Koh Buck Song, Microsoft Asia Pacific News Center, Friday, July 8, 2016
In the Asia Vision Series features we dive into key industry trends and issues with our subject matter experts and visionaries the region. In part 1 of 3 of this interview, Koh Buck Song, author and editor of more than twenty books and former political supervisor for Singapore broadsheet The Straits Times, speaks with Jeff Bullwinkel, associate general counsel and director of Corporate, External and Legal Affairs (CELA), Microsoft Asia Pacific & Japan. Bullwinkel is a former federal prosecutor with the US Department of Justice, as well as Microsoft’s most senior legal counsel in Asia. He shares the reasons behind his passion for law and driving policies around trust in technology.
Jonathan Keane, Digital Trends, Friday, July 8, 2016
Privacy Shield, the much-debated data transfer agreement that will replace Safe Harbor, has been approved by the European Union. The 28 member states of the EU approved the data transfer deal today following extensive debate and some controversy over the protections it provided to EU citizens’ data when transferred to the U.S. Under the terms of the new deal, Privacy Shield will be reviewed on an annual basis.
Yahoo Finance, Wednesday, July 6, 2016
SUSE® has joined the Microsoft Enterprise Cloud Alliance as part of its ongoing strategy to enable customers to quickly respond to changing business needs. SUSE delivers cloud-based SUSE Linux Enterprise Server, including automated updates, to enterprise customers using the Microsoft Azure cloud platform.
You are here: Home Public Sector Data Protection News Doubt clouds future of UK’s post-Brexit data protection rules Doubt clouds future of UK’s post-Brexit data protection rules
Joe Curtis, IT Pro, Wednesday, July 6, 2016
Uncertainty continues over the future of the UK’s data protection policies following Brexit, a government minister has admitted. Saying “for a period the future will be more uncertain”, Baroness Lucy Neville-Rolfe said EU rules on data protection could apply fully in the UK if it remains in the single market, or the UK may replace all EU rules with its own if it does not stay. “Currently it seems unlikely we will know the answer to these questions before the withdrawal negotiations get under way,” the minister for data protection told the Privacy Laws & Business annual conference yesterday.
Mike Cook, IAPP Privacy Perspectives, Wednesday, July 6, 2016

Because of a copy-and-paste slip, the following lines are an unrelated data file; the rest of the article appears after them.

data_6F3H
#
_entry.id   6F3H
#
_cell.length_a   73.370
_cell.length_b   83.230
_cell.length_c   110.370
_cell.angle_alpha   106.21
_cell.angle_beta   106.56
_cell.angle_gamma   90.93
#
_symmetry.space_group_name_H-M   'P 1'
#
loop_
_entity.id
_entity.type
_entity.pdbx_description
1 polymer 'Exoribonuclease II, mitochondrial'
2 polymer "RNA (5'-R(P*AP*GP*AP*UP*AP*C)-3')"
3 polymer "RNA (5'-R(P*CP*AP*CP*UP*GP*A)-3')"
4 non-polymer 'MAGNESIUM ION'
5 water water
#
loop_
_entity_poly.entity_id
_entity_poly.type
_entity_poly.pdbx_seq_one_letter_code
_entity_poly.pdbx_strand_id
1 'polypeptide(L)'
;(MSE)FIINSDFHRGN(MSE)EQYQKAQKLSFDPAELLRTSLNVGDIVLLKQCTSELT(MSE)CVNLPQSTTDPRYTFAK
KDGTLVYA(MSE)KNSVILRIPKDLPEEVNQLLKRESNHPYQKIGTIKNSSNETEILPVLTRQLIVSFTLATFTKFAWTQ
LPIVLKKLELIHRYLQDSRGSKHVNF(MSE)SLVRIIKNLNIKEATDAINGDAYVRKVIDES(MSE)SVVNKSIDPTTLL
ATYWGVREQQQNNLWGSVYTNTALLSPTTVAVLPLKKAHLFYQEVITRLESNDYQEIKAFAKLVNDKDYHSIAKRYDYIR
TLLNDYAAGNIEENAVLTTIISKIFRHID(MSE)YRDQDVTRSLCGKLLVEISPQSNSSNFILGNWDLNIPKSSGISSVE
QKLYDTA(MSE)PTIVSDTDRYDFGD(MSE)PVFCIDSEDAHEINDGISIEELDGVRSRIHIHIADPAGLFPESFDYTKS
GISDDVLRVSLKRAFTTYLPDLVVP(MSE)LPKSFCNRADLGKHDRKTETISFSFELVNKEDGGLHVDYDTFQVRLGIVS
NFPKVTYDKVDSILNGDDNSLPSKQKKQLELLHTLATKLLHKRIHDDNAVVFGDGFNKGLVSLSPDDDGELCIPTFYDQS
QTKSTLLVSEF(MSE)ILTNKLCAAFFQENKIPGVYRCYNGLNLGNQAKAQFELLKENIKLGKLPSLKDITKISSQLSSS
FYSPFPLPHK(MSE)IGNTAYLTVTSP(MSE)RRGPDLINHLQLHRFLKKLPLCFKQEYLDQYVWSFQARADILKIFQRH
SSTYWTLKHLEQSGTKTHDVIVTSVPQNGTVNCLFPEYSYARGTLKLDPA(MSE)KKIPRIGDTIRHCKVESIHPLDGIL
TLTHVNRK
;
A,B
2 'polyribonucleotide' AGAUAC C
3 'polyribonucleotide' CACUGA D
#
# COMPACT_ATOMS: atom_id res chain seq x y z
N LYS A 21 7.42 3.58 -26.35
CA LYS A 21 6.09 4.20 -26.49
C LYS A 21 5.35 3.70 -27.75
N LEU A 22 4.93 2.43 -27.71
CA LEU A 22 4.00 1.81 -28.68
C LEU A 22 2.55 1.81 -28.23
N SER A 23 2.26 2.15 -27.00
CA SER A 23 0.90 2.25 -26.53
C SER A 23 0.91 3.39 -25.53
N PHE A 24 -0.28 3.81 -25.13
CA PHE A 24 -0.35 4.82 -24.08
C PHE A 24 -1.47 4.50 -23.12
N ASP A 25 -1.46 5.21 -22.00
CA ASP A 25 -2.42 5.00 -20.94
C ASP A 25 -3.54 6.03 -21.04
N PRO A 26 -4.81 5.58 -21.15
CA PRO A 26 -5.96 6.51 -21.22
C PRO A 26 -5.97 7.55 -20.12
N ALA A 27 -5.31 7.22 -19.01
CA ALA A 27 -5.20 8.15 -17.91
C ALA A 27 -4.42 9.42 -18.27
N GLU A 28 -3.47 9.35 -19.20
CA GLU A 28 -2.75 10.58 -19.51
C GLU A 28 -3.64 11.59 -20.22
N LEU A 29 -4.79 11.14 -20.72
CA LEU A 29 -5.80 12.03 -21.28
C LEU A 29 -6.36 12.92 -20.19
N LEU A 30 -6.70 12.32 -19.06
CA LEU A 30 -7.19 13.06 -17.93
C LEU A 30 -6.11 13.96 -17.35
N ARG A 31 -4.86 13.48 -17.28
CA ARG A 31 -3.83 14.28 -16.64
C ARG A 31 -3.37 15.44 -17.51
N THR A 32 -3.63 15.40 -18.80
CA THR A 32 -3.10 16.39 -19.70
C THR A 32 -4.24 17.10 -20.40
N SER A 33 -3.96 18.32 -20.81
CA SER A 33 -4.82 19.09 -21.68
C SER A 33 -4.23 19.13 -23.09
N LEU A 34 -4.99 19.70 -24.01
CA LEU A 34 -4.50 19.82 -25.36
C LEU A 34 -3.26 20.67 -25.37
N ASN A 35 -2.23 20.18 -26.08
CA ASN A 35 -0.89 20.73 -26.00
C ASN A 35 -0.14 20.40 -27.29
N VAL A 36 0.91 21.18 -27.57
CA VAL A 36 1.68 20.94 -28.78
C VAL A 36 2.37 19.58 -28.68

...in order for these entrepreneurs and technologies to be successful, we as business leaders need to make some adjustments to the way we think about and use sensitive data. We cannot rely on regulators to be the sole advocates for consumer privacy. Technologists must take the driver’s seat in protecting consumer interests.
Tags: Not tagged
European Parliament News, Wednesday, July 6, 2016
Firms supplying essential services, e.g. for energy, transport, banking and health, or digital ones, such as search engines and cloud services, will have to improve their ability to withstand cyber-attacks under the first EU-wide rules on cybersecurity, approved by MEPs on Wednesday.
Riana Pfefferkorn, Just Security, Wednesday, July 6, 2016
While encryption has fallen off the front page in US news, the current round of the Crypto Wars continues elsewhere and behind the scenes. Internationally, governments are quite active on this issue. The lower and upper houses of Russia’s legislature have just passed a bill that, if approved by the Kremlin (as is expected), would mandate state security services be able to access Russians’ encrypted communications and would allow them to obtain providers’ encryption keys without a court order. Within the same week, India’s high court rejected a petition to ban end-to-end encrypted messaging apps and mandate crypto backdoors. The court, while dismissing the case, urged the petitioner to take the matter to the appropriate state agencies. In the space of a week, the fate of secure communications turned grim for 143 million Russians and was left up in the air for over 1.3 billion Indians. With national governments watching each other closely on encryption issues, the ramifications of these two powerful countries’ encryption policies won’t be confined within their borders.
Peter Carter, Bloomberg Law, Tuesday, July 5, 2016
Americans have privacy rights regardless of where personal information is stored. As we continue to move forward into a data-driven digital society, the cloud deserves the same legal protection as the office or home filing cabinet. Microsoft should be applauded.
David Young, AFCEA, Friday, July 1, 2016
Given budget pressures, how do government agencies upgrade their network infrastructure? Progressive, cost-conscious agencies are shifting their way of thinking and using a different operating model completely. They have begun to loosen the reins on their information technology infrastructure, moving from a strict government-owned, government-operated (GOGO) model to a contractor-owned, contractor-operated (COCO) model. Several reasons support this choice.
David Linthicum, InfoWorld, Friday, July 1, 2016
China's National People's Congress has drafted a second version of a controversial cybersecurity law. It would bring a great deal of censorship for both foreign and domestic citizens and businesses, whether they use the cloud or not. China is a wasteland for the modern internet. Websites like Facebook and Google are blocked. Moreover, web traffic is monitored and censored by the government. It's Big Brother for real.